The All-Star Break is a fun part of the baseball season, but the festivities cannot completely make up for the odd feeling when you look at the schedule on MLB.com and see the usual daily dose of games has been brought to a halt.
There are no games on Monday, just the All-Star Game on Tuesday and then none on either Wednesday or Thursday. Roll on Friday!
The break does at least give us all a chance to take stock of what has happened so far and that’s particularly welcome in 2012. We’ll start with the American League today and then move onto the National League later in the week.
On the face of it, things are going according to plan. The New York Yankees (52-33) have the best record in baseball and the Texas Rangers (52-34) are only a small step behind them. However, the first half of the season has been nowhere near as straight forward as that might suggest.
Take the Yankees themselves as an example. They have achieved their record despite suffering the hammer blow of losing Mariano Rivera to season-ending surgery on his right knee, watching off-season trade prize Michael Pineda suffer a shoulder injury in Spring Training that will rule him out of action for the entire 2012 season and maybe beyond, not to mention having Joba Chamberlain’s return from Tommy John surgery delayed by a freak accident on a trampoline that left him with an open dislocation of his right ankle. It’s a testament to the Yankees’ resilience, and frankly a bit disheartening to the rest of us, that they have coped so well.
Their bitter rivals from Boston have not been so fortunate. The Red Sox have been plagued by injuries and some would have you believe that the team is a disaster area, but fans in the Bronx would be wise not to put the boot into Boston too quickly. They sit on an even 43-43 record at the All-Star Break and while that’s only the starting point towards respectability, it’s a quick and simple reminder that their mediocre first half has hardly left them in the gutter.
The Red Sox are 9.5 games behind the Yankees in the AL East with the best part of three months of baseball still to be played. That’s plenty of time to make up a lot of ground and, having given up a 9 game lead over the Tampa Bay Rays in September last year, Boston will know that better than any team.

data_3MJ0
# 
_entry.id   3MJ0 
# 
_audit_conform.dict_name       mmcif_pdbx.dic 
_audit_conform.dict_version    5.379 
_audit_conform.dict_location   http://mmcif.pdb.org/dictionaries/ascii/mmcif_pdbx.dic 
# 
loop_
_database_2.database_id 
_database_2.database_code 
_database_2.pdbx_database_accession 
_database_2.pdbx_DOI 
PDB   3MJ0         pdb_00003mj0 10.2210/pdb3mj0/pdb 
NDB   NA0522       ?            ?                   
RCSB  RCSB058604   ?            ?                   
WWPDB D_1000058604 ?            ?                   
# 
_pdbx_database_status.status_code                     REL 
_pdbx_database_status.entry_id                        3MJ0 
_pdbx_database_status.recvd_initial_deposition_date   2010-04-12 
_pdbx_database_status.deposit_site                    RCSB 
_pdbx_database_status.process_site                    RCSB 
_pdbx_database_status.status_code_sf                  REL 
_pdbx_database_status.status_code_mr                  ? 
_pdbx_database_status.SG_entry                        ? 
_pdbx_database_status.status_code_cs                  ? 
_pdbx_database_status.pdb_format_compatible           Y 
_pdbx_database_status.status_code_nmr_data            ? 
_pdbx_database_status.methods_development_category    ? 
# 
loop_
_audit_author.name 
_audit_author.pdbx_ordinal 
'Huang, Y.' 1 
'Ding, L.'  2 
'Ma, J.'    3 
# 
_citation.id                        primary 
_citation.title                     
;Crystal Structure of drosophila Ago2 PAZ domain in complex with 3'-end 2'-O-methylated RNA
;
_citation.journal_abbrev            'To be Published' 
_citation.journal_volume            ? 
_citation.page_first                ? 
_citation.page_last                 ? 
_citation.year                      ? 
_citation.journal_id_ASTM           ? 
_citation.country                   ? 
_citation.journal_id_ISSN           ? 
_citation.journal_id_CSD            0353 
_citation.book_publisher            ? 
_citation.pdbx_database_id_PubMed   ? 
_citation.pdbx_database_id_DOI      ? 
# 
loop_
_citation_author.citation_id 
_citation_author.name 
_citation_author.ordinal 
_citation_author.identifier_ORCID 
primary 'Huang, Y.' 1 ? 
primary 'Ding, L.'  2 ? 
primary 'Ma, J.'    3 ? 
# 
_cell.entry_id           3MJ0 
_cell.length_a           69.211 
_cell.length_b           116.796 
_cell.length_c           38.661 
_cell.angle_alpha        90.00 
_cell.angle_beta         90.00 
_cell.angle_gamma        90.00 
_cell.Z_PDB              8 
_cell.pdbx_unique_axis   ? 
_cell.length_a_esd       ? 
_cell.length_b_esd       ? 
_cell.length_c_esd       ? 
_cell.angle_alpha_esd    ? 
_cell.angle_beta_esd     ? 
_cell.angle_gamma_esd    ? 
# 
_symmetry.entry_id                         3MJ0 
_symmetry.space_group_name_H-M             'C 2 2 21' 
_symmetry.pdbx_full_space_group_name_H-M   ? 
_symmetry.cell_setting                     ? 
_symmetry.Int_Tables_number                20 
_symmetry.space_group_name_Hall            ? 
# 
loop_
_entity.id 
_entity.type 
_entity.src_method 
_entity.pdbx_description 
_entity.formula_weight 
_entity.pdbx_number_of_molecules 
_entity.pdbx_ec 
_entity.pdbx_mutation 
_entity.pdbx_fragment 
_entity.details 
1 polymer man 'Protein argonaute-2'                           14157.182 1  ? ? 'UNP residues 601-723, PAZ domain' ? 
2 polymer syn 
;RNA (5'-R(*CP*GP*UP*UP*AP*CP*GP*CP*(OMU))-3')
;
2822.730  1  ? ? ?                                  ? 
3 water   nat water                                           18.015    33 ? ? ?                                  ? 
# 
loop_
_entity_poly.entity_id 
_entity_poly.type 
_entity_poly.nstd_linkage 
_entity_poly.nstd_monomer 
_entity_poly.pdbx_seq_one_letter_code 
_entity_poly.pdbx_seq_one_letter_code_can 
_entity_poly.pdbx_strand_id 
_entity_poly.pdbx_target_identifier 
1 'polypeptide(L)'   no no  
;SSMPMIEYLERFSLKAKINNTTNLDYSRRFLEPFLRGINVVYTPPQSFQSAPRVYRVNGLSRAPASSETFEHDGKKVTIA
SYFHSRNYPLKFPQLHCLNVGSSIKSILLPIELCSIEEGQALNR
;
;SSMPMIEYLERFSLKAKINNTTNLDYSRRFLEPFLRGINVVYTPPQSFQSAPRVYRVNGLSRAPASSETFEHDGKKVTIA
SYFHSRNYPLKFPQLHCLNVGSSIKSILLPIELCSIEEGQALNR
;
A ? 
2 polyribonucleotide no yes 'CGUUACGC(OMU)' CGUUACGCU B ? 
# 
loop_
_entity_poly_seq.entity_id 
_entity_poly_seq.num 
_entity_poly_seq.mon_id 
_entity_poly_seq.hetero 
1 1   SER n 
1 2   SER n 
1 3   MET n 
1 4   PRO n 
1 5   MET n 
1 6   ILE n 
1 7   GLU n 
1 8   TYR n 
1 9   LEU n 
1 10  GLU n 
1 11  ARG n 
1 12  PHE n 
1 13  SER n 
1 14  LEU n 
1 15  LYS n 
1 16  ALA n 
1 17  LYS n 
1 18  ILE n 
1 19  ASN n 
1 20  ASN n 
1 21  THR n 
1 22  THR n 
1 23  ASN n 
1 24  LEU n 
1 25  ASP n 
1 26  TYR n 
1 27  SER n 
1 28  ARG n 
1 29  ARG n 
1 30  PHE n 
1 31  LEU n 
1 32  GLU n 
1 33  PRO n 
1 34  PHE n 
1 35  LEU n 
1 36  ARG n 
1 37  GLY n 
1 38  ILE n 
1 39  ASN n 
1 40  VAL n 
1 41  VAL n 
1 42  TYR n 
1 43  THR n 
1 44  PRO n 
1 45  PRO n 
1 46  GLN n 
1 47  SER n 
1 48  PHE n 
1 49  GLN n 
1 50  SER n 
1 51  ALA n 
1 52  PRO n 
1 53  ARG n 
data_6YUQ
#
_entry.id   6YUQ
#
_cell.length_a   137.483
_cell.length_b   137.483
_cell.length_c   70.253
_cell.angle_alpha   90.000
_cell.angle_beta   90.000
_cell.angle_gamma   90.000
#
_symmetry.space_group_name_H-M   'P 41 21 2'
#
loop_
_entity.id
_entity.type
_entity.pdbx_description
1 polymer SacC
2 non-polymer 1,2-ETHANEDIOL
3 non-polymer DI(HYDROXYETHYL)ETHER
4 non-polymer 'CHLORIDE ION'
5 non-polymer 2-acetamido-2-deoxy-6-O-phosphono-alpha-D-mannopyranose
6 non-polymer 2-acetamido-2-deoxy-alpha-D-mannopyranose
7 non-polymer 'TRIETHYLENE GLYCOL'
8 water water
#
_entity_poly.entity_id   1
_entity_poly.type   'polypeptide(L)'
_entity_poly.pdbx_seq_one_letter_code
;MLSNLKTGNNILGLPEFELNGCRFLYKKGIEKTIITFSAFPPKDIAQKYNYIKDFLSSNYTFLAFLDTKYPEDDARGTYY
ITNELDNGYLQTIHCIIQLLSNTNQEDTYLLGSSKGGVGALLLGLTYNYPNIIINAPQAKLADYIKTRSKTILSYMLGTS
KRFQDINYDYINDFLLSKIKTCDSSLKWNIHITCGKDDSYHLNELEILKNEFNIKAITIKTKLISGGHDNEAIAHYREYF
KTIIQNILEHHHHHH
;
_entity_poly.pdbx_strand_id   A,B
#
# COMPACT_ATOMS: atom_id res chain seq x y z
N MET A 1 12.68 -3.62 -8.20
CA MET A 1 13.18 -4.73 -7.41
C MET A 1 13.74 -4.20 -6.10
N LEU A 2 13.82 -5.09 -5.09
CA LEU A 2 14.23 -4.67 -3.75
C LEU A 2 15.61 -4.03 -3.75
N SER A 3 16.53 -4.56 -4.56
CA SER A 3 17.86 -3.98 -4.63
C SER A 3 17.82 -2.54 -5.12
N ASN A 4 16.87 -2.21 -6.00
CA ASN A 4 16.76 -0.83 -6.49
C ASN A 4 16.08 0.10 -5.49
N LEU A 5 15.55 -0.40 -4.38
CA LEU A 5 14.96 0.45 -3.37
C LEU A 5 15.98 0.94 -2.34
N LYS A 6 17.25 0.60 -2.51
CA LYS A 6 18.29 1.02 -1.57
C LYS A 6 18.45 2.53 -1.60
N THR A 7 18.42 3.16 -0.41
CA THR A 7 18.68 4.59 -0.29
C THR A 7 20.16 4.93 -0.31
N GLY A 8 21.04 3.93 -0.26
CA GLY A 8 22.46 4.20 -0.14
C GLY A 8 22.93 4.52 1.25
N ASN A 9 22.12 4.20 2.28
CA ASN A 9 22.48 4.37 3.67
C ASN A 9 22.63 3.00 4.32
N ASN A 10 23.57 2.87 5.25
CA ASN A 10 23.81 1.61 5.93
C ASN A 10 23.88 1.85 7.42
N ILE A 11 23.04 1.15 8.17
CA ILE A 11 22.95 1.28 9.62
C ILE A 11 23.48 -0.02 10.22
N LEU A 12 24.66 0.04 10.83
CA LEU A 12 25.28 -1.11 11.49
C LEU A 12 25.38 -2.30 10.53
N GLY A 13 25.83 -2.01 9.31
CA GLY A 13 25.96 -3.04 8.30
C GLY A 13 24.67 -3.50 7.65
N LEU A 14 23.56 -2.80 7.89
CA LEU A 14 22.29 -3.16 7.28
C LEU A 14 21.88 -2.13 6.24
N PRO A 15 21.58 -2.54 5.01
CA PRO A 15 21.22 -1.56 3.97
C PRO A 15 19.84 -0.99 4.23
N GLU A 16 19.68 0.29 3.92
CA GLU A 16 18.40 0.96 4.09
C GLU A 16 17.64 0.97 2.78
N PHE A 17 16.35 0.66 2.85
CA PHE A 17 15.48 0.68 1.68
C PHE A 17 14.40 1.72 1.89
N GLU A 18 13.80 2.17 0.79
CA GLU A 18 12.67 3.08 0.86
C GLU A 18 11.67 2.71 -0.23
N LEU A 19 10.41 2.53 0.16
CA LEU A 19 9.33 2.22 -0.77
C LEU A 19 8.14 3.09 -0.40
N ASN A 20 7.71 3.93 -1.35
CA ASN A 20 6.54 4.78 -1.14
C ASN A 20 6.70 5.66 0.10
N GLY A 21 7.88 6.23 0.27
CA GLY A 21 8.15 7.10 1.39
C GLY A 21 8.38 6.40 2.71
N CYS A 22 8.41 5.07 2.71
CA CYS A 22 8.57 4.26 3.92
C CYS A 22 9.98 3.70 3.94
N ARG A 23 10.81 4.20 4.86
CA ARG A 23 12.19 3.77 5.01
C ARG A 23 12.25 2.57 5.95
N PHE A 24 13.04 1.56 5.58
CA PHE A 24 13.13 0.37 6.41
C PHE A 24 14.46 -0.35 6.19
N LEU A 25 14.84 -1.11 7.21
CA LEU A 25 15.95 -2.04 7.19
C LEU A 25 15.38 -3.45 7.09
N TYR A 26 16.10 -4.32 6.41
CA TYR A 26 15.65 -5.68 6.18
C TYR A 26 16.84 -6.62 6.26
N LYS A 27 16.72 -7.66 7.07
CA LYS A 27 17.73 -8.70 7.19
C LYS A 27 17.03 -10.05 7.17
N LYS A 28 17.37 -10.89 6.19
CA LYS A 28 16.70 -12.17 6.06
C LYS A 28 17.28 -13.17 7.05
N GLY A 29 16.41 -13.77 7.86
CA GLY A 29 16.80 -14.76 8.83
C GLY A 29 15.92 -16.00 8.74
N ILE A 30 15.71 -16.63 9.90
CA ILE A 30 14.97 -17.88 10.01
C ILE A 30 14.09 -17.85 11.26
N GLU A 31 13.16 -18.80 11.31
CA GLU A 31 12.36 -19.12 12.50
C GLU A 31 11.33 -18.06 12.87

Bobby Valentine’s men weren’t the only much-fancied team to stutter out of the gate. The Los Angeles Angels went 8-15 in April and new recruit Albert Pujols had seemingly left his bat in St. Louis. Oh how the people laughed as the $240m man took until 6 May to hit his first round-tripper. Those people did not include pitchers who knew all too well what sort of backlash might be coming their way. The Angels have stormed back to a 48-38 record and although Pujols is heating up (having a 977 OPS in June), it’s been a 20 year old rookie that has really set the American League alight.
Mike Trout is proving to be as scarily spectacular as this A’s fan feared he might be. On any given day he can beat you with his bat, his legs or with his glove, all with a smile on his face that gives the impression he’s just having fun playing the game he loves. It’s still probably just about fair to write that he’s going to be a superstar – we shouldn’t be surprised if he comes back down to earth a bit in the second half, which would still see him put together a hugely impressive first full season – but as each week passes it seems more sensible just to anoint him right now.
If Mike Trout has been the player of the AL in the first half, the Baltimore Orioles deserve to take the crown as the best team story. Since their 14-9 record in April, most onlookers have been waiting for the Orioles to hit the skids once again. While their winning percentage is on a downward trend (.609 in April, .536 in May, .500 in June), they are doing their best to keep the story going for as long as possible and few would begrudge Orioles fans from enjoying themselves for however long it lasts.
The Chicago White Sox narrowly miss out to the Orioles in the ‘surprise team’ stakes only because they had a better chance to contend this year due to the lesser competition in the AL Central compared to the AL East. The White Sox won’t mind losing out on that award because that’s exactly why their good start to the season could turn into something much more meaningful and their recent signing of Kevin Youkilis could be one of the best bits of business done all season. Young pitcher Chris Sale has been in scintillating form with only reigning Cy Young and MVP Justin Verlander arguably ahead of him. That may be a sign of things to come as the smart money would be on Verlander’s Tigers to outlast the White Sox in the AL Central.
Then again, no one would have put money on Phil Humber to pitch a perfect game. Or for six Seattle Mariners to combine for a no-no. Perhaps not even for Jered Weaver to add a no-hitter to his achievements. It’s dangerous to class anything as impossible in this game.
It may not quite be impossible, but we can quite safely rule the Twins, Mariners and Royals out of the postseason race without causing offence to their followers and I suspect the A’s current .500 record will be the most us in the Green and Gold can hope for to call success this season.
That leaves ten teams with a shot at filling one of the five play-off places, with varying degrees of likelihood. And it might be even more unpredictable in the National League.